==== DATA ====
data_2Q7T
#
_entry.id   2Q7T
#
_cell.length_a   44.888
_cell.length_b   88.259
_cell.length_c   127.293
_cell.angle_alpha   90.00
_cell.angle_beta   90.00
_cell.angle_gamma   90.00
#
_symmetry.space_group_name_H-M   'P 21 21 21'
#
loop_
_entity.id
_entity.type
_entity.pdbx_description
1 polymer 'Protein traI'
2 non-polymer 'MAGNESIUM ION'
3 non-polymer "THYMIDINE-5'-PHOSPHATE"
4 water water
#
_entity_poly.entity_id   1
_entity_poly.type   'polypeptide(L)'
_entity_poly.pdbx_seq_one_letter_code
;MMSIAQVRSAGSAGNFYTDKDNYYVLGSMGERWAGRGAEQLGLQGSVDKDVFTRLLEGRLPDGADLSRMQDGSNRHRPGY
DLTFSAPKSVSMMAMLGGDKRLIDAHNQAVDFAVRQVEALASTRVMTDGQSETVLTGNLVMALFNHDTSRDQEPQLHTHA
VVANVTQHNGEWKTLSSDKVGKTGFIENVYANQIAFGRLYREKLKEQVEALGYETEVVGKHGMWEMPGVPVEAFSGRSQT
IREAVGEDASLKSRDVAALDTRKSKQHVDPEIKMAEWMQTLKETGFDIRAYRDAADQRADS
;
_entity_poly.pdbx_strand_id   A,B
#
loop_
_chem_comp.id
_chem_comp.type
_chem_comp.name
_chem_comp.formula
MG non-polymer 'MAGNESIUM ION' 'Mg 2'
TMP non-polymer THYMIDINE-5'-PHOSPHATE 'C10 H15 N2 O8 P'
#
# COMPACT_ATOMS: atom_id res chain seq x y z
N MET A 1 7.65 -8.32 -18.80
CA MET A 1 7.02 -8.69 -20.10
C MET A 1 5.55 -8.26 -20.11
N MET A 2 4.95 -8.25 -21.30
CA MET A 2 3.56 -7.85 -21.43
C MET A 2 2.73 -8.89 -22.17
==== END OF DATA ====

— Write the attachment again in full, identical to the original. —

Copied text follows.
data_2Q7T
#
_entry.id   2Q7T
#
_cell.length_a   44.888
_cell.length_b   88.259
_cell.length_c   127.293
_cell.angle_alpha   90.00
_cell.angle_beta   90.00
_cell.angle_gamma   90.00
#
_symmetry.space_group_name_H-M   'P 21 21 21'
#
loop_
_entity.id
_entity.type
_entity.pdbx_description
1 polymer 'Protein traI'
2 non-polymer 'MAGNESIUM ION'
3 non-polymer "THYMIDINE-5'-PHOSPHATE"
4 water water
#
_entity_poly.entity_id   1
_entity_poly.type   'polypeptide(L)'
_entity_poly.pdbx_seq_one_letter_code
;MMSIAQVRSAGSAGNFYTDKDNYYVLGSMGERWAGRGAEQLGLQGSVDKDVFTRLLEGRLPDGADLSRMQDGSNRHRPGY
DLTFSAPKSVSMMAMLGGDKRLIDAHNQAVDFAVRQVEALASTRVMTDGQSETVLTGNLVMALFNHDTSRDQEPQLHTHA
VVANVTQHNGEWKTLSSDKVGKTGFIENVYANQIAFGRLYREKLKEQVEALGYETEVVGKHGMWEMPGVPVEAFSGRSQT
IREAVGEDASLKSRDVAALDTRKSKQHVDPEIKMAEWMQTLKETGFDIRAYRDAADQRADS
;
_entity_poly.pdbx_strand_id   A,B
#
loop_
_chem_comp.id
_chem_comp.type
_chem_comp.name
_chem_comp.formula
MG non-polymer 'MAGNESIUM ION' 'Mg 2'
TMP non-polymer THYMIDINE-5'-PHOSPHATE 'C10 H15 N2 O8 P'
#
# COMPACT_ATOMS: atom_id res chain seq x y z
N MET A 1 7.65 -8.32 -18.80
CA MET A 1 7.02 -8.69 -20.10
C MET A 1 5.55 -8.26 -20.11
N MET A 2 4.95 -8.25 -21.30
CA MET A 2 3.56 -7.85 -21.43
C MET A 2 2.73 -8.89 -22.17